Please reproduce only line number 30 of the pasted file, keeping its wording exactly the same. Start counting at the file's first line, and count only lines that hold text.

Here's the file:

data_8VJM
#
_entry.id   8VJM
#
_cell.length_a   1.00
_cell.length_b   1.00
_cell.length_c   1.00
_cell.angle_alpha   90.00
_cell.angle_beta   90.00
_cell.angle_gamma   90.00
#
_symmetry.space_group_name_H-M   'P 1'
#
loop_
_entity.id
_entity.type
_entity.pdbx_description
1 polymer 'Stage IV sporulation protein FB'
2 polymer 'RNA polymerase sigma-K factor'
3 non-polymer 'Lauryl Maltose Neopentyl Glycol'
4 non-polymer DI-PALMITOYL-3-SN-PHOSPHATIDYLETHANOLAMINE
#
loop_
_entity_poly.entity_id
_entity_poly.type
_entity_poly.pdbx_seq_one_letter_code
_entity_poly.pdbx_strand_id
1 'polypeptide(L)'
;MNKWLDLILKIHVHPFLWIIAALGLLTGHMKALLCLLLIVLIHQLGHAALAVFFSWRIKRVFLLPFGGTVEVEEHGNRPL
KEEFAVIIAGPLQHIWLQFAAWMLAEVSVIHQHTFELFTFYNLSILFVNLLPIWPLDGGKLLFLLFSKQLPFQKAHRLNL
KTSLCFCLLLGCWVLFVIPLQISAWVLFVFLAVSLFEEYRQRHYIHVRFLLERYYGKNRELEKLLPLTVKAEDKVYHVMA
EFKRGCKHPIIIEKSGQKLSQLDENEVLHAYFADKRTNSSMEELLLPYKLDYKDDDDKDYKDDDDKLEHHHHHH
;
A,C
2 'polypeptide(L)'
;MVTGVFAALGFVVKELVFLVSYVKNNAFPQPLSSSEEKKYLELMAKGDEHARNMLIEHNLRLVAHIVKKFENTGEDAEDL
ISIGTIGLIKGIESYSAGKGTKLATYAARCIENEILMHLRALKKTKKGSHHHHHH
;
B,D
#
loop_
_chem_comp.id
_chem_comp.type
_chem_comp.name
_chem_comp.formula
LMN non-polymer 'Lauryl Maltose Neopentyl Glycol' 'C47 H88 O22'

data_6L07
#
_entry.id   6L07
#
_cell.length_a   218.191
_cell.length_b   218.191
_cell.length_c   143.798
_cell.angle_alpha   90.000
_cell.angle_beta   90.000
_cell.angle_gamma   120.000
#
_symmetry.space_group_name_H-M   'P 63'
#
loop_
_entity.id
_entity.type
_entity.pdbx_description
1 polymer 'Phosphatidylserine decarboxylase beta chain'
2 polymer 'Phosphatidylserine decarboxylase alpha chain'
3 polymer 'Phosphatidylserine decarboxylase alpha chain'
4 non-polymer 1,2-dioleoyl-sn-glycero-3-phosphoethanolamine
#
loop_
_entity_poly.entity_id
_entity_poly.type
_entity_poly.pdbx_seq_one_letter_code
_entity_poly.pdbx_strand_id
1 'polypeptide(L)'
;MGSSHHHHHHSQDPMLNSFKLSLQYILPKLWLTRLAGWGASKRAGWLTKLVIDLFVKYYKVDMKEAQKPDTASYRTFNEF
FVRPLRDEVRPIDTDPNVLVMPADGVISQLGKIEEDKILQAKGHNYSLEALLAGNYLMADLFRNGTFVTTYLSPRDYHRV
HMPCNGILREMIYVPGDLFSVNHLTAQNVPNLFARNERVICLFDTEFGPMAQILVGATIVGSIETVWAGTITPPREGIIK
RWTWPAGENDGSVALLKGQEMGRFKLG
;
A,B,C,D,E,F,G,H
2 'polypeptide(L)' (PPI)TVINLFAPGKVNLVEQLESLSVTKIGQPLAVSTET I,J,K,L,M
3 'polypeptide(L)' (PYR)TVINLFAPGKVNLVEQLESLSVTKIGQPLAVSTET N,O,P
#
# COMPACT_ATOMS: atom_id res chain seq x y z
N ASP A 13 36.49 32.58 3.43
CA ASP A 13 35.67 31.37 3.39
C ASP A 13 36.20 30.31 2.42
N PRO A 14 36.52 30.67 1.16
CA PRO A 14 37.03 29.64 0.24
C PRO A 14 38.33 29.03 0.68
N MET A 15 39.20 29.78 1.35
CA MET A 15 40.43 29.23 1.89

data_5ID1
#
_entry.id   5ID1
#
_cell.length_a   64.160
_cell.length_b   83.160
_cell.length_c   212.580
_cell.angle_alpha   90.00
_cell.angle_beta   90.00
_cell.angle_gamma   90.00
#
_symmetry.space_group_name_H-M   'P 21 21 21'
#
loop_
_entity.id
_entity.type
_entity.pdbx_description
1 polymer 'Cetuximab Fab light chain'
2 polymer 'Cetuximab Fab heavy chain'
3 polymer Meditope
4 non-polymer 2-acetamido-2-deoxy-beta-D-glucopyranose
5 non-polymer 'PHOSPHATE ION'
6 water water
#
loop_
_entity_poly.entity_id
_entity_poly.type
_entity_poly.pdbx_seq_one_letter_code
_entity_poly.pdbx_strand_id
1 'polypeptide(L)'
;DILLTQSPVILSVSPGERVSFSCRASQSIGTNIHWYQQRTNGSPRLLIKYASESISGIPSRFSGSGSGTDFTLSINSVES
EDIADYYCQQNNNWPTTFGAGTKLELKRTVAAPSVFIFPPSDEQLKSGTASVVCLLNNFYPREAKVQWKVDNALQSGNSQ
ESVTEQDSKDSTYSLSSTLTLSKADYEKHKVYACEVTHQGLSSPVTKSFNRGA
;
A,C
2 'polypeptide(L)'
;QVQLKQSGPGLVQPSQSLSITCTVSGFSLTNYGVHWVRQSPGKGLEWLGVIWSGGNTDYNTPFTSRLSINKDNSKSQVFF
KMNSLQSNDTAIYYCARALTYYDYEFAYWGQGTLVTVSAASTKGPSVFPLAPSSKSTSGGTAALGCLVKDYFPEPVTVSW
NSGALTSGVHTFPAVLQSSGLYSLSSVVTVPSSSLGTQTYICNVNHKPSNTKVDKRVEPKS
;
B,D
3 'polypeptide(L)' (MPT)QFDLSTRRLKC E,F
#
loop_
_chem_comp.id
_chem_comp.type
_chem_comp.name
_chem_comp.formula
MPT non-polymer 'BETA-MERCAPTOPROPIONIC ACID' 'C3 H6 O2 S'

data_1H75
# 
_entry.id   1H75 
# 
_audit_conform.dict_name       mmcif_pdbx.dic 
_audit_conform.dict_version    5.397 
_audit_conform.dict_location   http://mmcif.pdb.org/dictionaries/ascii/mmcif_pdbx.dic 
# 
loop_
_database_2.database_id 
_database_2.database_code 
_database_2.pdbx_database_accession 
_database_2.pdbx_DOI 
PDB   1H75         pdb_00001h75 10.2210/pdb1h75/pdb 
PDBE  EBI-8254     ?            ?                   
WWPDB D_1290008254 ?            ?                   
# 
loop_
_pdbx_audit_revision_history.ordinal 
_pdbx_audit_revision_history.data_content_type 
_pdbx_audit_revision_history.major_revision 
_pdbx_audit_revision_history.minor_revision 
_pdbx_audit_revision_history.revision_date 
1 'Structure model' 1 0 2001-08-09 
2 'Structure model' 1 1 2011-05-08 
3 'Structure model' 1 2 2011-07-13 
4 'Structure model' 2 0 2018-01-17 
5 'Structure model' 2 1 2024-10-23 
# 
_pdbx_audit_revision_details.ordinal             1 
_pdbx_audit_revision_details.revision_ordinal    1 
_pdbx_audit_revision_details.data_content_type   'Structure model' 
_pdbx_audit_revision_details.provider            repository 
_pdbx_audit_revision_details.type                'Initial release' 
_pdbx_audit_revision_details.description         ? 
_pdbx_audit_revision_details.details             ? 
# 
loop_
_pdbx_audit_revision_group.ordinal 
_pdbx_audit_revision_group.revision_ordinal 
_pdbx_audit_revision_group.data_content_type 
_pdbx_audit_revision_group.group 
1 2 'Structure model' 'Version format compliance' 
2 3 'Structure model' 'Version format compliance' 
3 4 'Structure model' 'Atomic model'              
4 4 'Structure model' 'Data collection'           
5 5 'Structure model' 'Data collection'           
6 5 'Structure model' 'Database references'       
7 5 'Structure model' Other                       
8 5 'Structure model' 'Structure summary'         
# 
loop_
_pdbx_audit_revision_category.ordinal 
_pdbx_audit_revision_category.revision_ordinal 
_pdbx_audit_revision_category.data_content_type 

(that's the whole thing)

KEEFAVIIAGPLQHIWLQFAAWMLAEVSVIHQHTFELFTFYNLSILFVNLLPIWPLDGGKLLFLLFSKQLPFQKAHRLNL